DURHAM, N.C. – About two years ago, Jeffrey Gray, co-founder and CEO of Noteables.com, decided it was time to pull the trigger on starting a company based on an idea he had been tweaking.

“I was sick of not taking that step,” Gray says.

So he sent a text message to his long-time friend Jordan Shamp, a former colleague at Triangle-based email marketing firm, I-Contact. They met in Jordan’s garage where he was hanging shelves in 101-degree heat.

“We had a beer and I explained the idea,” Gray remembers.

He told me that he was tired of the way people were using social networks without making real connections, Shamp notes.

“People use social networks as a soapbox and don’t post anything of substance,” Gray says. His idea: build a platform people can use to create collaborative memories. He wanted something like a “digital campfire,” where people “share meaningful experiences.”

His passion for the idea of creating something more authentic than what current social networks and apps offer sold Shamp. Last month, they launched their site Noteables.com at the South by Southwest V2V Conference in Las Vegas.

They contracted development work and use Amazon’s cloud service to host the site. The company includes, in addition to Gray and Shamp, designer Randall Rozzell, another former I-Contact employee.

The free site offers memory prompts to get users started, such as “What was your funniest memory of the fourth grade?” Both an Android and an Apple IOS app are in the works.

The main game early on, says Shamp, “is to tap into our own community, friends, family and business relationships.”

Eventually, they plan to offer premium services. But, as Shamp notes, they need to acquire a significant number of users before monetization or any attempts to raise venture funds. The next step, he says, will be to use Gray’s digital marketing expertise to help them mount a social media marketing campaign. “That can be very powerful,” Shamp says.

Currently a virtual firm, the company plans to operate from a renovated 1981 Airstream trailer several days a week with info on the sides “So people can come up and talk to us,” Shamp says. “We’ll use it as a noticeable local billboard.”

While there are competitors in the market, Gray says most are basically just journals. He says his research suggests “we’re really carving out our own space.”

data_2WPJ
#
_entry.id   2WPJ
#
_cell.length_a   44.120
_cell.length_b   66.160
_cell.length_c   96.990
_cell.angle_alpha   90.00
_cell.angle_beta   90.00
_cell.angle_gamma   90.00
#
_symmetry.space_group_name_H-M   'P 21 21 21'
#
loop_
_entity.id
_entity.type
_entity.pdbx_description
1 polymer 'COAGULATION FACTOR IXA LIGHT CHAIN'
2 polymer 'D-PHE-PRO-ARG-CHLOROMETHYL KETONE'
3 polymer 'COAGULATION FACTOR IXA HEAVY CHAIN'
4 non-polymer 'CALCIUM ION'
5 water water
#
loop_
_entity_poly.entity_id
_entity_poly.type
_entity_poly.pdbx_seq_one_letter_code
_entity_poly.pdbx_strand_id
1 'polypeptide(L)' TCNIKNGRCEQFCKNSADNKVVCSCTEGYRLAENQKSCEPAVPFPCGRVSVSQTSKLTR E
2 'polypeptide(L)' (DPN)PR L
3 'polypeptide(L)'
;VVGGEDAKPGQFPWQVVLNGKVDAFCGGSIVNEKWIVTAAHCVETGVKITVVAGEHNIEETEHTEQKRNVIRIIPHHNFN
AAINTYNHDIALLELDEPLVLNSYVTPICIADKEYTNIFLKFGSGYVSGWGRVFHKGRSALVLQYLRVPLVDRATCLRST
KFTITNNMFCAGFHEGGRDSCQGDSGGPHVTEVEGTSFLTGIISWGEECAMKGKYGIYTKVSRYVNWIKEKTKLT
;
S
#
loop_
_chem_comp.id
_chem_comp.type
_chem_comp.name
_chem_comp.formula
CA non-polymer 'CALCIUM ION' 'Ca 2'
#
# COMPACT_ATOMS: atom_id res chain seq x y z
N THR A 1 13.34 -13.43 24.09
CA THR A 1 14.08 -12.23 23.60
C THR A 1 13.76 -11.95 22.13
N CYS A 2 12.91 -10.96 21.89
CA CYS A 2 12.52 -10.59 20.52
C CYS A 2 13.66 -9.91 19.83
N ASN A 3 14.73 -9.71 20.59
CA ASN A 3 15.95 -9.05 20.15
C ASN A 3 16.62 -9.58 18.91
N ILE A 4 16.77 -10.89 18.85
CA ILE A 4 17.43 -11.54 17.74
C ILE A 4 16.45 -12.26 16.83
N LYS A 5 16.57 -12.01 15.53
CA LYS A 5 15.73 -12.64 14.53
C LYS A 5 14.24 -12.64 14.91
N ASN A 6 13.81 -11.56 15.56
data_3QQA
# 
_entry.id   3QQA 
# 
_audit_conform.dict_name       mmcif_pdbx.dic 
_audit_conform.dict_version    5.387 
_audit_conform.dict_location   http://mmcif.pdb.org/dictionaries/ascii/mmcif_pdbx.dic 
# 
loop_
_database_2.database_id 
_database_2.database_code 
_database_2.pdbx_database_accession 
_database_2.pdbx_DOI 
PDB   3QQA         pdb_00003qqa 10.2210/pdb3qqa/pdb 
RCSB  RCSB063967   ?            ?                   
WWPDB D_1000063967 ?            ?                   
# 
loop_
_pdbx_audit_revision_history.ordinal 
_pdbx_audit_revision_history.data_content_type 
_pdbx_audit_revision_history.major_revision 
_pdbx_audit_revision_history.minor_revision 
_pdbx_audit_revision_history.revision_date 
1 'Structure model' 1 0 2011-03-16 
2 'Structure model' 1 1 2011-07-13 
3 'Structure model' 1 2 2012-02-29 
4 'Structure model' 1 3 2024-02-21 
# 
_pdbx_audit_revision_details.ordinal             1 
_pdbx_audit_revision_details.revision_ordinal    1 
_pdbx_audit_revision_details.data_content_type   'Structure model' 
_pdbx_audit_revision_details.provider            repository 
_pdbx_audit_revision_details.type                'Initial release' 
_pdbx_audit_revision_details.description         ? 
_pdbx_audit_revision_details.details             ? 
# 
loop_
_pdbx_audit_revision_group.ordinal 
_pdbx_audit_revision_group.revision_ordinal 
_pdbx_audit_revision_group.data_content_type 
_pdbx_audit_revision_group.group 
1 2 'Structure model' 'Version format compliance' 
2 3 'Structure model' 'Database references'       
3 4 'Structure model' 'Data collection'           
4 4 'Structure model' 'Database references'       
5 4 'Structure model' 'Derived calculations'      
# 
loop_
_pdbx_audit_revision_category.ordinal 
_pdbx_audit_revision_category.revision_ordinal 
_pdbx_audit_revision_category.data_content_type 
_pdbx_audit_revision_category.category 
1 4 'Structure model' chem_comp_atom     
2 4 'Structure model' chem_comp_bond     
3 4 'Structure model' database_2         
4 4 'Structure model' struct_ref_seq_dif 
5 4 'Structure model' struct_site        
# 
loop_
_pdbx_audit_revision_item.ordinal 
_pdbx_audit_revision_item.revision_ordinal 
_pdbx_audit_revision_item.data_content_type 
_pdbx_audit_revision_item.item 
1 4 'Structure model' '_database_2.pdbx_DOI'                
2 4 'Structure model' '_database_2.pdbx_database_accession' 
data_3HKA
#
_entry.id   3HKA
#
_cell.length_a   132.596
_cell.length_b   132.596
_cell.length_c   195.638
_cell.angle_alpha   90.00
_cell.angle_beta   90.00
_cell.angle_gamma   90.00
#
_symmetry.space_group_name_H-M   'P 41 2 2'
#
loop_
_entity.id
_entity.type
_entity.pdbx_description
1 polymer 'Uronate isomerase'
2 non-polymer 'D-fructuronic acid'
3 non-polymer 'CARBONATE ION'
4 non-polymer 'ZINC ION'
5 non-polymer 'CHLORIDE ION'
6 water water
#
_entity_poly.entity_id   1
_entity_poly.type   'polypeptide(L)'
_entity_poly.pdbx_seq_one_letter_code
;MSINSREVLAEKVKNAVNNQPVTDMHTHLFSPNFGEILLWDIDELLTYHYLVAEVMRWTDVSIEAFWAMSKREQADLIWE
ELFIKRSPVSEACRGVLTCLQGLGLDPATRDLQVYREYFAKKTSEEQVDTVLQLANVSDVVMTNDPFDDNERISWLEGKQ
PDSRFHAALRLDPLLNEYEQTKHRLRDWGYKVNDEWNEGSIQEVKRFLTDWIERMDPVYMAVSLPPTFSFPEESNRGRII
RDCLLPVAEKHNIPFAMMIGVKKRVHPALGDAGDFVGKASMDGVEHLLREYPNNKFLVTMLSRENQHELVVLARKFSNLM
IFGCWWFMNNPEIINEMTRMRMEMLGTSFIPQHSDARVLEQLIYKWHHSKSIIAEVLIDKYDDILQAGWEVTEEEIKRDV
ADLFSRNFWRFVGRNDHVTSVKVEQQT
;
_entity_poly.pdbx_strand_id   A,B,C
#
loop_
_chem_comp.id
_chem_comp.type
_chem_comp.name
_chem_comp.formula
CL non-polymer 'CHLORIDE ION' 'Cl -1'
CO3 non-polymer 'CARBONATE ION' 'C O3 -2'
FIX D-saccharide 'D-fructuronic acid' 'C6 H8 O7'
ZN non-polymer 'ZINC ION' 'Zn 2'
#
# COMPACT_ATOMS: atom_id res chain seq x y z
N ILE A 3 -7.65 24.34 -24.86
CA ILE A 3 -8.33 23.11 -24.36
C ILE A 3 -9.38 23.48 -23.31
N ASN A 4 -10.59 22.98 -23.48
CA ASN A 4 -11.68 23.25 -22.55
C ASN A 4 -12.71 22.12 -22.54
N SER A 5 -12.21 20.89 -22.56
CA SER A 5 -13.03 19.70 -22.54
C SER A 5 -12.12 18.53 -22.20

“I say this because most of what I’ve found are apps and websites for keeping a digital journal,” he explains. “We’re really trying to build a company about making meaning of life and not just another app. We believe it starts with a web and mobile presence, and we want to build it out from there as the market determines. The second reason I think we’re really carving out or own niche is because we have built a social element, that takes away from the journaling element and makes documenting the memories of our lives a collaborative piece.”

“We don’t come with the attitude of “if you build it, they will come,” Gray goes on. “We want to work hard to get our users and work harder to keep them coming back and make it really fun and easy for the user to capture memories in Noteables. We’ve built Noteables so that usage increases exponentially. For example, if I create one note with 10 co-authors tagged, the site has automatically built content for 10 account holders, not just one.

“Now,” he continues, “10 people have gotten a notification that they have a new memory added from a co-author and because we built Noteables to be collaborative, they can all interact with that note as if it were their own note, add their own version of that memory, add their pictures to the shared album.”

They’re currently tracking site usage so they can gain insight into how people use it in order to promote various features they hope will lead to exponential growth.

The founders also are looking at a variety of regional resources and such as NC Idea grants and “the CED and the people they can connect you with.”

Expect to see them demo the platform at more conferences, too, Shamp adds.